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Bioimpacts. 2016;6(1):25-31. doi: 10.15171/bi.2016.04. Epub 2016 Mar 28.

A microRNA isolation method from clinical samples.

Author information

1
Research Center for Pharmaceutical Nanotechnology, Faculty of Pharmacy, Tabriz University of Medical Sciences, Tabriz, Iran ; Drug Applied Research Center, Tabriz University of Medical Sciences, Tabriz, Iran ; School of Advanced Biomedical Sciences, Tabriz University of Medical Sciences, Tabriz, Iran.
2
Research Center for Pharmaceutical Nanotechnology, Faculty of Pharmacy, Tabriz University of Medical Sciences, Tabriz, Iran ; School of Advanced Biomedical Sciences, Tabriz University of Medical Sciences, Tabriz, Iran.
3
Research Center for Pharmaceutical Nanotechnology, Faculty of Pharmacy, Tabriz University of Medical Sciences, Tabriz, Iran.
4
Department of Nutrition, Faculty of Nutrition Sciences, Tabriz University of Medical Sciences, Tabriz, Iran.
5
Drug Applied Research Center, Tabriz University of Medical Sciences, Tabriz, Iran ; School of Advanced Biomedical Sciences, Tabriz University of Medical Sciences, Tabriz, Iran.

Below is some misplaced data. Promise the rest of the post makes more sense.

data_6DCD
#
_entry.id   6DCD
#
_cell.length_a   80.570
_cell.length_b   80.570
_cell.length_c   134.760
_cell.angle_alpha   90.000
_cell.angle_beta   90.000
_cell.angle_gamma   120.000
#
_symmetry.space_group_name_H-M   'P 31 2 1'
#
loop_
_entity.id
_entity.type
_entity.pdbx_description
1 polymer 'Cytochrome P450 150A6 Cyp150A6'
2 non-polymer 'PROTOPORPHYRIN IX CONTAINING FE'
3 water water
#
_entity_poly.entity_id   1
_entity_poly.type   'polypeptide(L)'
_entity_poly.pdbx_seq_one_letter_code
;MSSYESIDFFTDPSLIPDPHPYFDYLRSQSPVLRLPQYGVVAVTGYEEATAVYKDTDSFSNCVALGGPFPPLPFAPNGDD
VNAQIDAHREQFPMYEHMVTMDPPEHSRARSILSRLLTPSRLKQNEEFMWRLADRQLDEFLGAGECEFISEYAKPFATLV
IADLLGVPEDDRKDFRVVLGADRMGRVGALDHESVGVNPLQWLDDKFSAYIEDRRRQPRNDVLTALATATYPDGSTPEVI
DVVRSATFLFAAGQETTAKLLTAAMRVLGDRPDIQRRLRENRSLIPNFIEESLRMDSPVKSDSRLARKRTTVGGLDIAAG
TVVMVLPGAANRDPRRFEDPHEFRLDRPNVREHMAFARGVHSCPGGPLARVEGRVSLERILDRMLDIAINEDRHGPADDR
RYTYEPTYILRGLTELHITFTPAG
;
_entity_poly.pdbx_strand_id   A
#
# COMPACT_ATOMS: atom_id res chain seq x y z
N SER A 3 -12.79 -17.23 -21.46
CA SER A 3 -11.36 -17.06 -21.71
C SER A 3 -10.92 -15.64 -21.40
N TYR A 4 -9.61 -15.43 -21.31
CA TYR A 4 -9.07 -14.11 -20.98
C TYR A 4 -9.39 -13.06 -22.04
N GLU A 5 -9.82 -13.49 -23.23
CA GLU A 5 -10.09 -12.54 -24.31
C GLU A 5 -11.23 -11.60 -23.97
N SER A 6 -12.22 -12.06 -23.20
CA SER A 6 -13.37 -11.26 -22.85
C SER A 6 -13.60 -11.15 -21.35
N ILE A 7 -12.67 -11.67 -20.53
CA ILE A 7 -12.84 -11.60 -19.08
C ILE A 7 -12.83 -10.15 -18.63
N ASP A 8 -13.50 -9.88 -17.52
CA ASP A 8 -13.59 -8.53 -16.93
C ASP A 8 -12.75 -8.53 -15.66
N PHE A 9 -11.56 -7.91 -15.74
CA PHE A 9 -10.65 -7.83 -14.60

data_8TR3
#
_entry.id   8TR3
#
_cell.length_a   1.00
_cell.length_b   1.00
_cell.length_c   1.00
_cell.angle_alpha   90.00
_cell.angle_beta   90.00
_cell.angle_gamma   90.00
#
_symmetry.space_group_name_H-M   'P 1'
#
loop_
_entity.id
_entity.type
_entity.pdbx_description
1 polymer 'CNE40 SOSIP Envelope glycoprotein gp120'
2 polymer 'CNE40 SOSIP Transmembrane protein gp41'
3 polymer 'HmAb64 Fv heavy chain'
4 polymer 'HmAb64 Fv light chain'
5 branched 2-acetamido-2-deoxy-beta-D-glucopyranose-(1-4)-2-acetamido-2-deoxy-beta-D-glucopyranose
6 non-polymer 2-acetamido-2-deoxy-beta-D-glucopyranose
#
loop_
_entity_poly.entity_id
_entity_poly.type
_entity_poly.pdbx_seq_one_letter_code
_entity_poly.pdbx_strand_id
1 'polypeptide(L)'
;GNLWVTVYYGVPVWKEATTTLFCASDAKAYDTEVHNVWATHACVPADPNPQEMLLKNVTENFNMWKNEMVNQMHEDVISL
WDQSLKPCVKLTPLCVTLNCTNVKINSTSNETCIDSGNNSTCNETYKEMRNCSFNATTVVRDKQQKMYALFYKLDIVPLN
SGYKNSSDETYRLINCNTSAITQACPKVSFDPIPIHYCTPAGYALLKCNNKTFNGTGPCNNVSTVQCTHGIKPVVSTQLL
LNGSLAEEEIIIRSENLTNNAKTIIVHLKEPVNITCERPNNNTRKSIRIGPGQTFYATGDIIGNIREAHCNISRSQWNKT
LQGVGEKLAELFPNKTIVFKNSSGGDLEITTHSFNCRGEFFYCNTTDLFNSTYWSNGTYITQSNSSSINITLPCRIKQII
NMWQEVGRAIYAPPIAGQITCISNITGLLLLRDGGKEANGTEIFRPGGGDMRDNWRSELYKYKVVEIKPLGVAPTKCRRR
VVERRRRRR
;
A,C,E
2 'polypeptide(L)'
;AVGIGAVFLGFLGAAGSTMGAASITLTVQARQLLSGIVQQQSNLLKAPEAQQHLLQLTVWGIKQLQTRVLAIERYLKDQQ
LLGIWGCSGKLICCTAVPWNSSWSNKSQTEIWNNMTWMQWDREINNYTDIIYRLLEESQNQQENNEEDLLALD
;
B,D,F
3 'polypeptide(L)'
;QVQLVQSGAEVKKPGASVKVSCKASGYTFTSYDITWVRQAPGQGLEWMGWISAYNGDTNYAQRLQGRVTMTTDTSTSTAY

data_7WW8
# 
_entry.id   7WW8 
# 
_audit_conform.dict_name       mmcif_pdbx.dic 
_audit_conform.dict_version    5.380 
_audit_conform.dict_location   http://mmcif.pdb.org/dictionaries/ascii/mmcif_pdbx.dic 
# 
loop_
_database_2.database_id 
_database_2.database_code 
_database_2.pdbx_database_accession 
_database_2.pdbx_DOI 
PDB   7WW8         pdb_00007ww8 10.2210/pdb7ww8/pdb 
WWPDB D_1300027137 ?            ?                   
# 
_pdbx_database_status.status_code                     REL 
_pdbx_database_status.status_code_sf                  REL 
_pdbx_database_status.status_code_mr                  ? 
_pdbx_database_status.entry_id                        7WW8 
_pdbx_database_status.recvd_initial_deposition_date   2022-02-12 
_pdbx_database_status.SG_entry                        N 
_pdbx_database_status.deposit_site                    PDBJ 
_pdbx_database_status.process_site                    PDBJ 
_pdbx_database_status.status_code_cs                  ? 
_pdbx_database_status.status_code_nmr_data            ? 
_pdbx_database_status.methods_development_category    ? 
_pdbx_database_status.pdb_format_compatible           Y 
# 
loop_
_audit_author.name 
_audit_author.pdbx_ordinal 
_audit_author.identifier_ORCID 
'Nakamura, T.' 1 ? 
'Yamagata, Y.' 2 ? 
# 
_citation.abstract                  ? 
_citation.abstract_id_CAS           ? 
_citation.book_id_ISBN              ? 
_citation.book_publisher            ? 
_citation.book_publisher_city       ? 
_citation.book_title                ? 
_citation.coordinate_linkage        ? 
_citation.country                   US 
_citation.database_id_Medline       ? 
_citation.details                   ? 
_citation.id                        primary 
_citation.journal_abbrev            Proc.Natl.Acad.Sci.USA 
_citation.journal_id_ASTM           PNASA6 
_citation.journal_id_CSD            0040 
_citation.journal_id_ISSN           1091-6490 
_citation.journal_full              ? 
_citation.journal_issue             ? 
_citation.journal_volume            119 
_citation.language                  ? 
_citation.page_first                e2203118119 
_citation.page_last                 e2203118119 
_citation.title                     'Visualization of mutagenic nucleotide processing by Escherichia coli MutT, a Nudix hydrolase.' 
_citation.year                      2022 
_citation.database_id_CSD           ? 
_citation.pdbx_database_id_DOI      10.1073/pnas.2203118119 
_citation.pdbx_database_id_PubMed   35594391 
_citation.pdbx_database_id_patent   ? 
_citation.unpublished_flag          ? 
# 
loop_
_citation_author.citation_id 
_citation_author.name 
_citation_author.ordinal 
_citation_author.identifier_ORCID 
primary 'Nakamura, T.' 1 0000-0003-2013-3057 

Abstract

INTRODUCTION:

microRNAs (miRNAs) are considered to be novel molecular biomakers that could be exploited in the diagnosis and treatment of different diseases. The present study aimed to develop an efficient miRNA isolation method from different clinical specimens.

METHODS:

Total RNAs were isolated by Trizol reagent followed by precipitation of the large RNAs with potassium acetate (KCH3COOH), polyethylene glycol (PEG) 4000 and 6000, and lithium chloride (LiCl). Then, small RNAs were enriched and recovered from the supernatants by applying a combination of LiCl and ethanol. The efficiency of the method was evaluated through the quality, quantity, and integrity of the recovered RNAs using the A260/280 absorbance ratio, reverse transcription PCR (RT-PCR), and quantitative real-time PCR (q-PCR).

RESULTS:

Comparison of different RNA isolation methods based on the precipitation of DNA and large RNAs, high miRNA recovery and PCR efficiency revealed that applying potassium acetate with final precipitation of small RNAs using 2.5 M LiCl plus ethanol can provide high yield and quality small RNAs that can be exploited for clinical purposes.

CONCLUSION:

The current isolation method can be applied for most clinical samples including cells, formalin-fixed and paraffin-embedded (FFPE) tissues and even body fluids with a wide applicability in molecular biology investigations.

KEYWORDS:

Clinical samples; FFPE tissues; Q-PCR; microRNA isolation

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